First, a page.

Domaine Ostertag is one of the most acclaimed producers in Alsace, in northeastern France. Owned and operated by Andre Ostertag, the domaine includes 120 parcels on 35 acres, which are all farmed biodynamically. The domaine was founded in 1966, when Andre’s father decided to go into winemaking. Ostertag makes single-vineyard Riesling and small-barrel-fermented Pinot Gris that Robert M. Parker Jr. calls “fascinating.” Also produced are Sylvander, Muscat and Gewürztraminer. Parker calls Ostertag’s wines “some of the most distinctively delicious and thought-provoking wines in Alsace.” Among the estate’s vineyards is the grand cru parcel Muenchberg, which was producing grapes for wine in the 12th century.
Alsace in northeastern France is so close to Germany that the wines of Alsace and Germany are often confused. Both are typically sold in distinctive, slim, long-necked bottles, and are made from the same grapes. Alsace has never officially been a part of Germany, though it was occupied by the German military in the late 19th and early 20th centuries. Wine writer Hugh Johnson has noted that despite German influences, Alsace’s “soul is entirely French. Alsace makes Germanic wines in the French way.” In contrast to German wines, Alsace wines generally are very dry, with a higher alcohol content and riper, more scented fruit. Alsace has 33,000 acres of vineyards, many of them in the picturesque foothills of the Vosges Mountains. The grapes of the region are Sylvaner, Muscat, Gewurztraminer, Riesling, Pinot Gris and Pinot Blanc. Pinot Noir is also grown, though it is mainly used for Rosé wines. Alsace’s most admired wines are its Rieslings, which since 1985 may be designated as Grand Crus. Some 50 vineyards in the region have been classified as Grand Crus, and are allowed to use the appellation on their labels. Unlike all other French winemaking regions, Alsace labels are varietal, meaning that a wine made of Riesling, for example, is called Riesling. Official Alsace appellations include Cremant d’Alsace for sparkling wines.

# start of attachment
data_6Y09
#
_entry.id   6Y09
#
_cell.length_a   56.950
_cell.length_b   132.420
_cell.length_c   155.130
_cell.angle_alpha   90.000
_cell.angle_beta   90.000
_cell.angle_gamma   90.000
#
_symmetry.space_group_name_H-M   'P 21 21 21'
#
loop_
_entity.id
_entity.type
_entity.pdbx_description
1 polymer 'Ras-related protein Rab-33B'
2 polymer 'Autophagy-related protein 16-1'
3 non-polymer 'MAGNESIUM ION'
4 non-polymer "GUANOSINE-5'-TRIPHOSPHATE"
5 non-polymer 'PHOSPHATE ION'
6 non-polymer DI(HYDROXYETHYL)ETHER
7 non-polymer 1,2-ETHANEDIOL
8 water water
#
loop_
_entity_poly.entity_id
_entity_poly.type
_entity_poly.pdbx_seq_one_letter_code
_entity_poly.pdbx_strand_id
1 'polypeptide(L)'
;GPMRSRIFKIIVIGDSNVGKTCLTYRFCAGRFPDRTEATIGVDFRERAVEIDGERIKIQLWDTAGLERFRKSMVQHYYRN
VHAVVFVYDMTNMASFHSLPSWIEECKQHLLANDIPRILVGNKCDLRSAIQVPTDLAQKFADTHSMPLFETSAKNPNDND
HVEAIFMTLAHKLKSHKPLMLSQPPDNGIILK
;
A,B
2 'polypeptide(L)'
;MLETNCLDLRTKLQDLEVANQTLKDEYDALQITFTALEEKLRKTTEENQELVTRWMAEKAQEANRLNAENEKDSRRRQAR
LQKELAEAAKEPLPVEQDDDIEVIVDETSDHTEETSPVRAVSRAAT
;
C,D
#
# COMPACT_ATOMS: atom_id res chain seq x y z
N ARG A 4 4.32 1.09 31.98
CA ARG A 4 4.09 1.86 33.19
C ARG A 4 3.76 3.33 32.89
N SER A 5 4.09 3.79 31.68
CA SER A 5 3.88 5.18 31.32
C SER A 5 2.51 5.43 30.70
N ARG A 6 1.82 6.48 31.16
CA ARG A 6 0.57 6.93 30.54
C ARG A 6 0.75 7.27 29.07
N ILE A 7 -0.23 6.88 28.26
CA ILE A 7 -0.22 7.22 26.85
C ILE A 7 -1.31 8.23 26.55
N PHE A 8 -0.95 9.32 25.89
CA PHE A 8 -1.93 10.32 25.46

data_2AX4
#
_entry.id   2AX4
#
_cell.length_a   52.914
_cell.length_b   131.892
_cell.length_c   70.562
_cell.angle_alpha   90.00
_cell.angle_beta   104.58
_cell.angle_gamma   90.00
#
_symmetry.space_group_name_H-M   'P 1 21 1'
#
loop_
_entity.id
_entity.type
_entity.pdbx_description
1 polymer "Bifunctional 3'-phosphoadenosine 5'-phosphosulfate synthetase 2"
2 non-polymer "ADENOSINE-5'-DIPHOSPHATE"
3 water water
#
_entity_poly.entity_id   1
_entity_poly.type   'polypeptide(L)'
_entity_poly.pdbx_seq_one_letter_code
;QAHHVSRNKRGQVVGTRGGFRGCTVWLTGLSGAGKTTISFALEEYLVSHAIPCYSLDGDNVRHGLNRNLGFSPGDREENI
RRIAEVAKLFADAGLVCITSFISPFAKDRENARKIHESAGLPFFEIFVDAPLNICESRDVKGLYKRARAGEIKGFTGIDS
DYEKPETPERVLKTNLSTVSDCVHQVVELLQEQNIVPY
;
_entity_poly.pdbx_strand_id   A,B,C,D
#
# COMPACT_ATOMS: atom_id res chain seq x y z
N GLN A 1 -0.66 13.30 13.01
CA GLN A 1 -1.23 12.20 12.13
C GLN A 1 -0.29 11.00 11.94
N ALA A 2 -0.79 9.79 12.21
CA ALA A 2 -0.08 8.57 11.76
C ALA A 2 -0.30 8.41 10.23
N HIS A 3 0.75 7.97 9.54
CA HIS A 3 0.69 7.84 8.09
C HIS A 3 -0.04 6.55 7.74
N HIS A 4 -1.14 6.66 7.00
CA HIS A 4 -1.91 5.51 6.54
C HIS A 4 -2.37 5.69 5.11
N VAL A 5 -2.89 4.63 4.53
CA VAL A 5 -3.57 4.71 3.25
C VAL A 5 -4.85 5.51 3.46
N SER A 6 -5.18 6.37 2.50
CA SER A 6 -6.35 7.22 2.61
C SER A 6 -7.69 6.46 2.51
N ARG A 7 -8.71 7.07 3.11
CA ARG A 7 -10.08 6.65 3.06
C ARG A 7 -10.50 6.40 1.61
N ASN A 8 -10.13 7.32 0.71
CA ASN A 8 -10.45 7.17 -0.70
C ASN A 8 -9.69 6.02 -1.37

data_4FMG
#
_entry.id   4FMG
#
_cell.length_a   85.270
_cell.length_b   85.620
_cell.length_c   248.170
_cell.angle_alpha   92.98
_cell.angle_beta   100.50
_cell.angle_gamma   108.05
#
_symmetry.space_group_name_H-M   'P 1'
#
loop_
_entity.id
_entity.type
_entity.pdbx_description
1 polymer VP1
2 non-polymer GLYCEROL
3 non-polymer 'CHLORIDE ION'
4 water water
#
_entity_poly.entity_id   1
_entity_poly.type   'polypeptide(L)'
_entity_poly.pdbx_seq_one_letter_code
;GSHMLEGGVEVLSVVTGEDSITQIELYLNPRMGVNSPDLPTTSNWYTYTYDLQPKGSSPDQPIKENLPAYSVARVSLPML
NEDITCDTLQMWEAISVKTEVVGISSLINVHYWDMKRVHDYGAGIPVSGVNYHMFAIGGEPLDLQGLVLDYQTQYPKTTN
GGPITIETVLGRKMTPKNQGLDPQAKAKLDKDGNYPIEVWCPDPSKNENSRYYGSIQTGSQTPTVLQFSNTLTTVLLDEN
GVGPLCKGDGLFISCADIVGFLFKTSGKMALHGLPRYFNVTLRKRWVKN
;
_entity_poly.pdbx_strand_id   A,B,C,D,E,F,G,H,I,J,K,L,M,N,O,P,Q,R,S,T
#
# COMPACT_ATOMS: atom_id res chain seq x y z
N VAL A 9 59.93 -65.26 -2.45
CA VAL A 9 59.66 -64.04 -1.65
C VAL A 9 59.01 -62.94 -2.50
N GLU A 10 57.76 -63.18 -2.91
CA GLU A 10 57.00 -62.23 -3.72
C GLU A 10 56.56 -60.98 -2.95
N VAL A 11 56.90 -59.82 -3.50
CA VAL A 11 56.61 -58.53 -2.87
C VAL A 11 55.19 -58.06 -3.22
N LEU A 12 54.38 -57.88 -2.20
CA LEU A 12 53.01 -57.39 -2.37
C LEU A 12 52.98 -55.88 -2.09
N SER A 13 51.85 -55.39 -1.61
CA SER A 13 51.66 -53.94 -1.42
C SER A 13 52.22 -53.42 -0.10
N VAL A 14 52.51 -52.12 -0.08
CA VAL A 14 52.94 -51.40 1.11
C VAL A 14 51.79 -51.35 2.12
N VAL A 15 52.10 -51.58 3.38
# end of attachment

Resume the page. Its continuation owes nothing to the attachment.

This white variety originated in Germany. It’s known for its strong flowery aromas and high acidity. Please note Rieslings can have dramatic differences as the grape can be used to make dry, semi-sweet, sweet and sparkling wines.